“This work contributes hugely to GDP,” explains Caroline Criado Perez, author of Invisible Women: Data Bias in a World Designed for Men, a book about how women are often left out of design.

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There’s new management in town for that place that attracts lots of passionate reaction, Granville Island. Owned and governed by the Federal government the island was originally in industrial use, with Ocean Concrete still continuing operations at their plant on the east side of the island.

Since the 1970’s the federally controlled island has morphed into a mix of market based businesses, artists and restaurants that employ over 3,000 people. This area was governed by the Granville Island Trust which will be dissolved in favour of the Granville Island Council. You can read Glen Korstrom’s article about the Council in this Business in Vancouver link.

The island has several challenges, the biggest being that vehicle movement and parking are the largest land use, taking over a quarter of the land area.

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Amazon has entered the prefabricated housing market in their offer of a house for 50,000 Canadian dollars or 37,000 U.S. dollars. Made in Beijing by Hebei Weizhengheng Modular House Technology company this house comes resplendent with solar panels, a kitchen and bathroom, and all wiring and plumbing in place for hook up to local systems.

Delivery to your site does cost an additional $1000 U.S. dollars.

The house itself appears to be a shipping container  but is already drawing criticism from small home builders. As the founder of Tiny Home Builders observes in the Seattle P-I:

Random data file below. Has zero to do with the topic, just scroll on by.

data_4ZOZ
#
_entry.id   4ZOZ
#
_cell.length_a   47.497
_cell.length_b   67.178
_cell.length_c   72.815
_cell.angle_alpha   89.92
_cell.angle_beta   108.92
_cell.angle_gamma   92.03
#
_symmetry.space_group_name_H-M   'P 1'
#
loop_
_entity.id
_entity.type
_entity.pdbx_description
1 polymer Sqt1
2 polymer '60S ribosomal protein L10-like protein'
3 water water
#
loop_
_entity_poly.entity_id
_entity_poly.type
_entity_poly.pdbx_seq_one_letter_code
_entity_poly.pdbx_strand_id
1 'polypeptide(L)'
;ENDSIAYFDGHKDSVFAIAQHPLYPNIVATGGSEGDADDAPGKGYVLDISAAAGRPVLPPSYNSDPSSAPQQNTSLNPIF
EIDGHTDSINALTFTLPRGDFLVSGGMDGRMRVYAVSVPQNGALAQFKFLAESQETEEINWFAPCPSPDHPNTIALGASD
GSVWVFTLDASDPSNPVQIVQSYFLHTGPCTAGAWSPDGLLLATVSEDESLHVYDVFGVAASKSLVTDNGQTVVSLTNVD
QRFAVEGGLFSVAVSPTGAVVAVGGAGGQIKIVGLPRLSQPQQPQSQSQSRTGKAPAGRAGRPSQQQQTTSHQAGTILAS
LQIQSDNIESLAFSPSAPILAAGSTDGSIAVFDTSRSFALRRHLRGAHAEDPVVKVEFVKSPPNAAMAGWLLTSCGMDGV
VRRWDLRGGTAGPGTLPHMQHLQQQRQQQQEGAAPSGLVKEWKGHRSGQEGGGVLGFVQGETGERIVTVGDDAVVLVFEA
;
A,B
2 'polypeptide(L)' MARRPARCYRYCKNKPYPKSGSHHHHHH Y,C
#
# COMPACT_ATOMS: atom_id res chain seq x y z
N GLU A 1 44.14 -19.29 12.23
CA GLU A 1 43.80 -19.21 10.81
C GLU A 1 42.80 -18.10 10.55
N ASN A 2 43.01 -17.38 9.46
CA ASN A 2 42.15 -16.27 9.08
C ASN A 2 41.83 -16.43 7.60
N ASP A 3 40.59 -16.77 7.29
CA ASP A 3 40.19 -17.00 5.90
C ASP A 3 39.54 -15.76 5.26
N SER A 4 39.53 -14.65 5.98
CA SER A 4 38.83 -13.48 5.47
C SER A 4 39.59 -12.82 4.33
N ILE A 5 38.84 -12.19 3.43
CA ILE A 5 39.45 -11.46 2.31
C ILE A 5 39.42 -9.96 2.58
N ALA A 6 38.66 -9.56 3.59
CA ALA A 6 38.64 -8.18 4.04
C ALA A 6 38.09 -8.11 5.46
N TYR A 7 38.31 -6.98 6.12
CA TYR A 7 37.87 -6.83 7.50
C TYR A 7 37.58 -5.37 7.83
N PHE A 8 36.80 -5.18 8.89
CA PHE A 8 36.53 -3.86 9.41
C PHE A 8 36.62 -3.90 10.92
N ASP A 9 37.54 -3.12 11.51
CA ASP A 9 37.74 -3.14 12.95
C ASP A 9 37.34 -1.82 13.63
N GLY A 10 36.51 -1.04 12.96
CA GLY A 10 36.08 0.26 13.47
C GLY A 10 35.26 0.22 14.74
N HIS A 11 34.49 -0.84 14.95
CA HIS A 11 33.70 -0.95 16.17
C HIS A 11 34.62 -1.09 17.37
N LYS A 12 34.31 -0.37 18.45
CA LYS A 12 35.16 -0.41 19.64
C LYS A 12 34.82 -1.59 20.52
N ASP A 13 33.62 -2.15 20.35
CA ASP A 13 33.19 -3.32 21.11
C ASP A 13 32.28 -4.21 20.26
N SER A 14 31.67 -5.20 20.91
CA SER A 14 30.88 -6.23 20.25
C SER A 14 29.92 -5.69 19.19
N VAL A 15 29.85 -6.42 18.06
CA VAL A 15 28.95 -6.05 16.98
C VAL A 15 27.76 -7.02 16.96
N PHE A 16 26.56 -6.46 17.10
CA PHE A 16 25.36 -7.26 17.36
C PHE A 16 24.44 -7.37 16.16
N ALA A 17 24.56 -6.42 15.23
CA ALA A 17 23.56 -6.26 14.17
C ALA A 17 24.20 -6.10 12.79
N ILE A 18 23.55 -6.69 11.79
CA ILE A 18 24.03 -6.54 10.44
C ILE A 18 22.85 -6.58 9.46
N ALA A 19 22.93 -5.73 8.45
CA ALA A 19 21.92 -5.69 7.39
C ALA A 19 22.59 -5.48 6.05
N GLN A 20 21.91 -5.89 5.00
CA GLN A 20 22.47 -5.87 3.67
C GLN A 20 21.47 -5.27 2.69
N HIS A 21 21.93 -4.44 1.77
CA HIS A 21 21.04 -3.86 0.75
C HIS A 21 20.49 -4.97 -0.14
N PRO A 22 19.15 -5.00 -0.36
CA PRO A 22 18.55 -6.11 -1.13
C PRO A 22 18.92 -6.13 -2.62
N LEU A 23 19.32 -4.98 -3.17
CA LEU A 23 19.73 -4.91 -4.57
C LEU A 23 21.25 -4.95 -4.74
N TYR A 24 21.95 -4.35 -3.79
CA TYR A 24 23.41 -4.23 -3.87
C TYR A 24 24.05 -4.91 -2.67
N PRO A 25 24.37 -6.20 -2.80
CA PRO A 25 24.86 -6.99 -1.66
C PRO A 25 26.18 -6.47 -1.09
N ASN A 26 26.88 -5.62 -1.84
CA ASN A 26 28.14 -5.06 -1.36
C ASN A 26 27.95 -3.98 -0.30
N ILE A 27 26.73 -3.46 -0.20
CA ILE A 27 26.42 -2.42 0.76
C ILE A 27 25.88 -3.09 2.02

This container home’s pricing is not unreasonable for a 20-foot home.Yet although it’s touted as a “container home. This does not appear to be a true shipping container conversion, so quality and rigidity may not be as high.”

Other issues include building materials that may not be the same in North America, andt the cost of accessing  electrical services and city sewers.

With a 25 day time from order to arrival, the 20 by 40 foot house’s location  will need to be approved by local planning authorities, and if is ancillary to the main dwelling you will need to figure out the correct location on the lot. Of course you will need concrete footings to place the dwelling, and potentially a crane to move the house into place.

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One of the world’s most iconic vans is making a comeback…

But this time, it’s electric. Slated for production by 2022, the “electric microbus” is one of five new electric models in Volkswagen’s ID. series — a family of 100% electric vehicles, which includes a crossover, a compact, a sedan, and of course, the van.

Just like the classic VW van, there will be room for up to seven people with an adjustable interior that includes a table and movable seats. Volkswagen also intends on enabling all ID. series models with a fully autonomous feature option.

Distance, a major concern of many when it comes to purchasing an electric vehicle, is no longer an issue. The van will have an electric range of 400 to 600 km, comparable to pretty much any gas-powered vehicle. Further, Volkswagen has partnered with Electrify Canada (partnership formed by Electrify America in cooperation with Volkswagen Canada) to build ultra-fast electric vehicle charging infrastructure to give Canadians the reliability they need to confidently make the switch to electric. Planning and deployment are well underway, including network routes — you can check out the Vancouver to Calgary route here.